Today marks 50 years since the gaming giant Atari first released Pong into an unsuspecting world.
The “first commercially successful video game in history”, the electronic table tennis game has embedded itself “in the public consciousness forever”, said Kotaku’s editor, David Smith. Today, historic Pong hardware even “sits on displays as prestigious as the Smithsonian”.
But it started out as something of an experiment for Atari’s first computer engineer.
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A ‘warm-up exercise’
Nolan Bushnell and Ted Dabney founded Atari in 1972. The first engineer to join the team was Allan Alcorn, a University of California graduate who had “never played a video game before”, according to Professor Allison Marsh, writing at IEEE Spectrum.
Alcorn was assigned “a kind of warm-up exercise” by Bushnell, said Kotaku’s Smith. In an oral history taken by the Computer History Museum in 2008, Alcorn recalled that he was asked to create Pong – “which we now know was just an exercise” – believing that Atari had been contracted by General Electric to deliver a basic video game.
Pong “couldn’t be more simple by today’s standards”, said Smith. A pixelated black and white screen depicts an electronic table tennis table, with a dotted line through the middle marking the net, a small square ball and two rectangular bats on either side.
During the game’s development, Alcorn said he “basically had free reign”. Pong was “low-budget to the point of being a one-man operation”, said the New York Post, and Alcorn told the newspaper it took him two months to create it.
Keen to test Pong’s potential, Bushnell installed Alcorn’s creation at “local drinking hole” Andy Capp’s Tavern, said Kyle MacNeill at The Guardian. The “new form of playable, payable game… quickly struck gold”.
If anything “it was too popular”, said MacNeill. “According to Pong lore, people lined up for their turn to stuff quarters into the machine”, said IEEE Spectrum, until “the manager called Alcorn because the coin box was jammed to overflowing”.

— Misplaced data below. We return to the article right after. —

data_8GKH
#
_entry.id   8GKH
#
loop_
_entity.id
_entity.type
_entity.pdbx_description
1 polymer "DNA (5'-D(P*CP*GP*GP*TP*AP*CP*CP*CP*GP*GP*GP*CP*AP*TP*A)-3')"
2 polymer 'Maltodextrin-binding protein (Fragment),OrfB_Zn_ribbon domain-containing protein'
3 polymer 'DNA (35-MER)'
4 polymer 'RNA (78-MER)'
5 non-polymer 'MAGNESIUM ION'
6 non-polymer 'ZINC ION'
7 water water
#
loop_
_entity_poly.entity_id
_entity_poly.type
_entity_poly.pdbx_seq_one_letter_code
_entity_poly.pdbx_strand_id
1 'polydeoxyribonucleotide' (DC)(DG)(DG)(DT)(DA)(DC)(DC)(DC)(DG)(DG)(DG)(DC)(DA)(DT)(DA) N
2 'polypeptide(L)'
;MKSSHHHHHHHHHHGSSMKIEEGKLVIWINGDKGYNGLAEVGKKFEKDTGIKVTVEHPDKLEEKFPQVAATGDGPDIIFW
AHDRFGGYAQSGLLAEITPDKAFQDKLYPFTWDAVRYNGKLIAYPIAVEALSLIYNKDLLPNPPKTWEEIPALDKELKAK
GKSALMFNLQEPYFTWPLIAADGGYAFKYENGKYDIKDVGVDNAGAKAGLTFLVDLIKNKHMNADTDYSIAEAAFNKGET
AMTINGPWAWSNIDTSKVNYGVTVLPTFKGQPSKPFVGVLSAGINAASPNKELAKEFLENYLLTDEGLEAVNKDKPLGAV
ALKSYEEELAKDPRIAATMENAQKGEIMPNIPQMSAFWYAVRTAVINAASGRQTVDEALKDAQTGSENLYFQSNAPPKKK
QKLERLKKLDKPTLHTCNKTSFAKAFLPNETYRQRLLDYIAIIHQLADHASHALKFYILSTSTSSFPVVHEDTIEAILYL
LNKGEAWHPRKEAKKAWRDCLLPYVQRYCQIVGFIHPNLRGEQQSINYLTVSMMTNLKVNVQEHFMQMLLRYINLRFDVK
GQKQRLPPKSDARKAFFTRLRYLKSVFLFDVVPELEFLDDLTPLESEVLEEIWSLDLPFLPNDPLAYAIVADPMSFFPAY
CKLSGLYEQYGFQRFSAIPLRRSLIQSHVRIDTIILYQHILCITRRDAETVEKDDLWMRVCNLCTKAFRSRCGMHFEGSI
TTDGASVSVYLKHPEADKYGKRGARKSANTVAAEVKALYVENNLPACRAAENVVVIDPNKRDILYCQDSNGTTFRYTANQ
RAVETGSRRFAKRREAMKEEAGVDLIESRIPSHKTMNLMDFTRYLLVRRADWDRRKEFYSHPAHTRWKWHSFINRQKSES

At the time, Pong machines cost $500 to manufacture, according to the New York Post, and Atari was selling them for $1,000. “The business grew quickly and even spread overseas.”
Atari went on to sell thousands of Pong consoles, and “the sudden success of its first game” saw the company “scrambling to staff up”, said the New York Post. In 1973 Alcorn hired Steve Jobs, then “a young hippie in sandals” who arrived at Atari’s offices “asking for a job”.
Alcorn told the newspaper that Jobs, who would go on to co-found Apple just three years later, was “kind of a pain to work with”, and he had a “real problem with body odour”, which saw him put on the night shifts. “It was better for everyone,” said Alcorn.
The “real game changer” for Pong came in 1975, said IEEE Spectrum, when Home Pong was released. This at-home console was marketed as being compatible to play on any TV set, and “hundreds of thousands of Pong sets were distributed through the department store Sears”, said the site.
“Striking while the silicon was sizzling”, Atari released “a slew of sequels”, said MacNeill in The Guardian, such as Pong Doubles and Quadrapong. But by the end of the 1970s “Pong was overtaken” as new games like Pac-Man and Space Invaders offered “more up-to-date” features and graphics, said MacNeill.
But it had already made its mark as the video game that “changed the world”.
The next level
Pong “is still a touchstone” in the billion-dollar gaming industry, said Kotaku’s Smith.
And the game “still has a place in active research”, said IEEE Spectrum, and is used for “training AI algorithms, strengthening neural networks, and developing the brain-machine interface called Neuralink”. It’s also used to teach children how to code, said MacNeill in The Guardian.
Even “a bundle of lab-grown brain cells” has had a go at playing Pong, said The Guardian. In October, researchers at biological computing start-up Cortical Labs in Melbourne, Australia published a paper in the journal Neuron explaining how a grouping of 800,000 brain cells figured out how to play the game “in five minutes”.
The mini-brain was “plugged into” the video game, said the BBC, which provided an “external environment” to test brain development. Once play got underway, the cells “often missed the ball” but the “success rate was well above random chance”. The researchers hope the technology could one day be used to trial treatments for neurodegenerative conditions.
It may be “the most boring video game of all time”, said IEEE, but 50 years since people first started playing it, gamers are still drawn to the “novelty factor” and, of course, its “nostalgia”.
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